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Table showing target and actual water use, dam levels, streamflow and rainfall
Target Actual
May water use to date

21.6 billion litres

21.4 billion litres
Dam storage levels N/A 50.9%
Monthly streamflow into dams N/A 0 billion litres
May rainfall to date 116.9mm (May average rainfall 1876-2016) 83.6mm
Note: 1 billion litres = approximately 400 Olympic swimming pools. Please note the figures in this table are rounded (except for rainfall) to the nearest whole number.

Water use 

Average water use over the past week was 671 million litres per day – below the demand forecast of 722 million litres per day.

Daily water use for the last five days

Table showing daily water use for the last 5 days
Date Actual water use (million litres) Forecast water use (million litres)
26/05/2022 TBC 710 
25/05/2022 692  710
24/05/2022 623  710
23/05/2022 638  731
22/05/2022 735  731
Note: water use is calculated up to 8am each day for the previous 24 hour period.

Since 1 July 2021 to date, we have used 283.21 billion litres of water – which is 9.96 billion litres above the forecast target for this period.

Dam levels (total for 15 dams)

The dam storage levels are slightly up on last week and are sitting at a combined 50.9 per cent* of full capacity.

*Please note some dams are filled from different sources - dam levels include the transfer of groundwater and desalinated seawater from treatment plants as well as streamflow (that comes from rainfall). As we use many different sources of water, dams are no longer an accurate indicator of the health of Perth's overall water supply situation.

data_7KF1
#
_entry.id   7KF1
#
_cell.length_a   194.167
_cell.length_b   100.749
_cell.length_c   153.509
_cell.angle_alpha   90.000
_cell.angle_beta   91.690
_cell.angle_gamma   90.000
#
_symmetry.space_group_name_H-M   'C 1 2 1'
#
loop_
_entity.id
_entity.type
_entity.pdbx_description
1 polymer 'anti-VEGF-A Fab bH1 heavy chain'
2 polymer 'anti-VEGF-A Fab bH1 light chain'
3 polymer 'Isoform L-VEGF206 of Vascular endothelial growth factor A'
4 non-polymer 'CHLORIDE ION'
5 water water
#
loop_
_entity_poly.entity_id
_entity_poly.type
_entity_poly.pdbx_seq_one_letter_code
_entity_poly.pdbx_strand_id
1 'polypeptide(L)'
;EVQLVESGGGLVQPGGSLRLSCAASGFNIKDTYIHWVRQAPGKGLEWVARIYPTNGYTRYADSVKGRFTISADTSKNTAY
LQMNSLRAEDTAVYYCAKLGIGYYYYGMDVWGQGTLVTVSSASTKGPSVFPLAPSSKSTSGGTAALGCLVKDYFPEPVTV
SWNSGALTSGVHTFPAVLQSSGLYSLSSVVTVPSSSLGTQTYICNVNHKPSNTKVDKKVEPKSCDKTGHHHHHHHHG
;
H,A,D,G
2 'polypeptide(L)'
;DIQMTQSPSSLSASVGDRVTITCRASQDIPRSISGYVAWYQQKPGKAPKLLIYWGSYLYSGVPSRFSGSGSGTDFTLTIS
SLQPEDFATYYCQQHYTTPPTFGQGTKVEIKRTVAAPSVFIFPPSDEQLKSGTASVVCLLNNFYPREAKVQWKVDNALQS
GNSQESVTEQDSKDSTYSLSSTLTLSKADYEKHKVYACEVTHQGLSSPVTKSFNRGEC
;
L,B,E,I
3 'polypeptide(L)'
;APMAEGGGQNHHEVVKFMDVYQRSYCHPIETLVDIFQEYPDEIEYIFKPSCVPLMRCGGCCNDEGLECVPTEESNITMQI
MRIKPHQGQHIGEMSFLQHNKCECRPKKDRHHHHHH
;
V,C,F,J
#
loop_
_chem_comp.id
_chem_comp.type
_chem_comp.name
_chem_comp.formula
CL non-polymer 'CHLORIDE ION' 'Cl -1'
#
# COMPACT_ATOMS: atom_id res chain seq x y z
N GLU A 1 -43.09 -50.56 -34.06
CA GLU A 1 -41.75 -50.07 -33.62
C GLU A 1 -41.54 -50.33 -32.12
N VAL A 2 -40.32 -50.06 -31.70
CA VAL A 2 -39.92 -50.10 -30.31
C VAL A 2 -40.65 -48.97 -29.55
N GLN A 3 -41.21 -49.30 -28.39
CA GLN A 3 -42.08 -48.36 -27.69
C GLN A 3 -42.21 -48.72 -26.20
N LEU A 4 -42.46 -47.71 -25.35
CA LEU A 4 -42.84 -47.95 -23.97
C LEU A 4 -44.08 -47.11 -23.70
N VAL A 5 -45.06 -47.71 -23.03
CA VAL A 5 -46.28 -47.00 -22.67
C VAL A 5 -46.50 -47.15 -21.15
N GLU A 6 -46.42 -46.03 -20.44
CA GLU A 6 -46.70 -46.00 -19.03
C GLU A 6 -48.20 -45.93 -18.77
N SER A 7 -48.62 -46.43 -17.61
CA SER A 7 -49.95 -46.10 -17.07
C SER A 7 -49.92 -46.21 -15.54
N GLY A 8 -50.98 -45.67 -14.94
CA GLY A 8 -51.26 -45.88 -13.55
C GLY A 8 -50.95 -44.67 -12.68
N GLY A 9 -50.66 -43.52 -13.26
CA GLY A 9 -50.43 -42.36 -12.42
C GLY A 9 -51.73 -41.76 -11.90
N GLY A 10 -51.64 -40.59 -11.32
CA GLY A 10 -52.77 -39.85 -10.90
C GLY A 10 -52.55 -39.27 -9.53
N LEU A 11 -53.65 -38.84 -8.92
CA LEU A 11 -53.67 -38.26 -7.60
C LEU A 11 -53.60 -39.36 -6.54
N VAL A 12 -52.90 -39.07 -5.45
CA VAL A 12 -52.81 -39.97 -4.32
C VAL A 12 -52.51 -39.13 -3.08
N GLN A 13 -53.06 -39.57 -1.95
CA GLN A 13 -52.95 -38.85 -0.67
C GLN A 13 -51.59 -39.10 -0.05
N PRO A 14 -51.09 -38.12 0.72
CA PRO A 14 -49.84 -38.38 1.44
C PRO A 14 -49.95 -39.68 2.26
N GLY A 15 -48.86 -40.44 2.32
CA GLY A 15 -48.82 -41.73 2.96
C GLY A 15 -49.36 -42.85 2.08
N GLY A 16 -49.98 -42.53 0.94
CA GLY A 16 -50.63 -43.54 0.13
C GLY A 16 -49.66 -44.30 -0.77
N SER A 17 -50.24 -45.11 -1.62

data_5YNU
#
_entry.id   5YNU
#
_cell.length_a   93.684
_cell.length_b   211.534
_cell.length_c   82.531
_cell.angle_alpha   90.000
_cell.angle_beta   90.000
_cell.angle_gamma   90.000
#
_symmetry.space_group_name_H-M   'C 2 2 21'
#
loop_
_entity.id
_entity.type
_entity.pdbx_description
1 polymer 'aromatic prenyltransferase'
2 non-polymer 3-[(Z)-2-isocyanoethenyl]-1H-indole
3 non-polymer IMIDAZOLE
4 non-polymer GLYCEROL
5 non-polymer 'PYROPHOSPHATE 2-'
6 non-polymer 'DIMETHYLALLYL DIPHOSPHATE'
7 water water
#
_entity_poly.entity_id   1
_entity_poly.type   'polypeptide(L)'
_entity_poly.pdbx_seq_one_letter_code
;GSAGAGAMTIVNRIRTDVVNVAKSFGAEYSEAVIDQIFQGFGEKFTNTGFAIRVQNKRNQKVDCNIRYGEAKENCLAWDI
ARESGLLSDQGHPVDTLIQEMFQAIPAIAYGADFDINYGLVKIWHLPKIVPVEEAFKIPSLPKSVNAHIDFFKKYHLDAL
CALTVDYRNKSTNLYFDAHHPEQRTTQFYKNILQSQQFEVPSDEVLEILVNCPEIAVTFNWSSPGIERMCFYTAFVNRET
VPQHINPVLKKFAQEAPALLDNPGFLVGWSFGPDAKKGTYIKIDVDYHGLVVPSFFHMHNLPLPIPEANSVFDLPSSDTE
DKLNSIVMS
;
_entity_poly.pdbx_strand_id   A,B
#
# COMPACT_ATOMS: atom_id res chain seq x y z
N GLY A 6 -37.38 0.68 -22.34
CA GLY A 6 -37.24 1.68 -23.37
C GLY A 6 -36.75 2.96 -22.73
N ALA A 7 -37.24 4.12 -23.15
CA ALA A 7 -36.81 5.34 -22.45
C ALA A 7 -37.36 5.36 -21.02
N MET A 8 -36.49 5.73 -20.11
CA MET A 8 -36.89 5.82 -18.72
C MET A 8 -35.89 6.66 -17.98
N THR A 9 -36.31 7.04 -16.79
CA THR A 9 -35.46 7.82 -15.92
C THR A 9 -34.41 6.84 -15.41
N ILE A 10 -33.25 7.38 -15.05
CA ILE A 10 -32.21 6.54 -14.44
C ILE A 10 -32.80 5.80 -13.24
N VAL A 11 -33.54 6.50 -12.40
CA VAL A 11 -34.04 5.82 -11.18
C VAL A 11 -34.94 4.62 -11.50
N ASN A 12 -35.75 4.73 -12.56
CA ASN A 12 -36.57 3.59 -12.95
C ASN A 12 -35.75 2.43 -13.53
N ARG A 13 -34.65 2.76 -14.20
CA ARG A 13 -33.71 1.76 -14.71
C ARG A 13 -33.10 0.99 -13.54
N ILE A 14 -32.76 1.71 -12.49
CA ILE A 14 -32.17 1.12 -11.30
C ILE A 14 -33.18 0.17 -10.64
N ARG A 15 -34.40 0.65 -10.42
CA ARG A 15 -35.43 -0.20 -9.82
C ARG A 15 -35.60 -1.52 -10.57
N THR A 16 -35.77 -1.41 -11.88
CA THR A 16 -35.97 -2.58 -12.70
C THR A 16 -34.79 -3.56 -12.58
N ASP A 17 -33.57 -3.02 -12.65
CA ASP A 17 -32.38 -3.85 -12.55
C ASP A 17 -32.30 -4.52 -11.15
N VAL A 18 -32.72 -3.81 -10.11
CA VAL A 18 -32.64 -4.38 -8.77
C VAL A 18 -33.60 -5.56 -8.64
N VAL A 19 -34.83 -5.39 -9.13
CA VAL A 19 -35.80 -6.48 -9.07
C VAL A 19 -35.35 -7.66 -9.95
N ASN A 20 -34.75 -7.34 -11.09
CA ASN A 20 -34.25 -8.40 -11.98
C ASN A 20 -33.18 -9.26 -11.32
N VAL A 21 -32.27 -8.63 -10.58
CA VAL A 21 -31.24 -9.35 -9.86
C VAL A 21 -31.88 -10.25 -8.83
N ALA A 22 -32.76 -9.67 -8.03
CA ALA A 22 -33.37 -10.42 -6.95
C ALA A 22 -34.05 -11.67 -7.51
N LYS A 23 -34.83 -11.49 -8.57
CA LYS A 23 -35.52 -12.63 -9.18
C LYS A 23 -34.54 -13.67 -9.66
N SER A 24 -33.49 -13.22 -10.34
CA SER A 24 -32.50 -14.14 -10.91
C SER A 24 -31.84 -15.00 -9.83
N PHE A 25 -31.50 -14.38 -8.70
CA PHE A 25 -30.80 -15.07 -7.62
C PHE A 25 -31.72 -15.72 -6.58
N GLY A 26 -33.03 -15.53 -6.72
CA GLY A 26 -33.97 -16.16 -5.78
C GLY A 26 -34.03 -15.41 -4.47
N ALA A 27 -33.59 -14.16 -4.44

Streamflow (total for 15 dams)

From 1 May 2022, the dams have received 0.0 billion litres of streamflow. The post-1975 average for the May to April period (called the streamflow year) is 177.1 billion litres. 

Sprinkler roster compliance

Since 1 January 2022, we have taken a total of 2,174 actions (warnings + fines) compared with 2,274 actions for the same period in 2021.

Annual rainfall

Perth has received 166.4mm of rainfall since 1 January 2022. The average (1876-2016) rainfall for the same period to the end of May is 202.8mm.

General water news

Five billion litres of water. That’s how much Perth and Peel households can save by switching off their garden irrigation in winter, which is enough to fill Optus Stadium five times.


Next Wednesday (1 June) is the deadline for the Winter Sprinkler Switch-Off, when residents in Perth, Peel, and parts of the South West and Great Southern must turn off their sprinklers from 1 June to 31 August.


Introduced as a permanent water efficiency measure in 2010, the annual switch-off saves around five billion litres of precious drinking water annually, and close to 55 billion litres to date.


Adopting water-saving practices is vital as climate change impacts rainfall levels. Since the 1970s, long-term average rainfall has declined by around a fifth, leading to an 80 per cent reduction in rainfall run-off (streamflow) to metropolitan dams. 


Using sprinklers during the switch-off can result in a $100 fine if witnessed by a Water Corporation inspector, or a written warning if reported by a member of the public.


The switch-off applies to scheme and bore water users, in addition to many licensed groundwater users. Hand watering and some exemptions apply. In areas of the State not subject to the ban, normal watering rosters and the daytime sprinkler ban still apply.


To find out if you are included in the switch-off, please visit here.


For details on how the switch-off applies to bore and licensed water users, please visit here.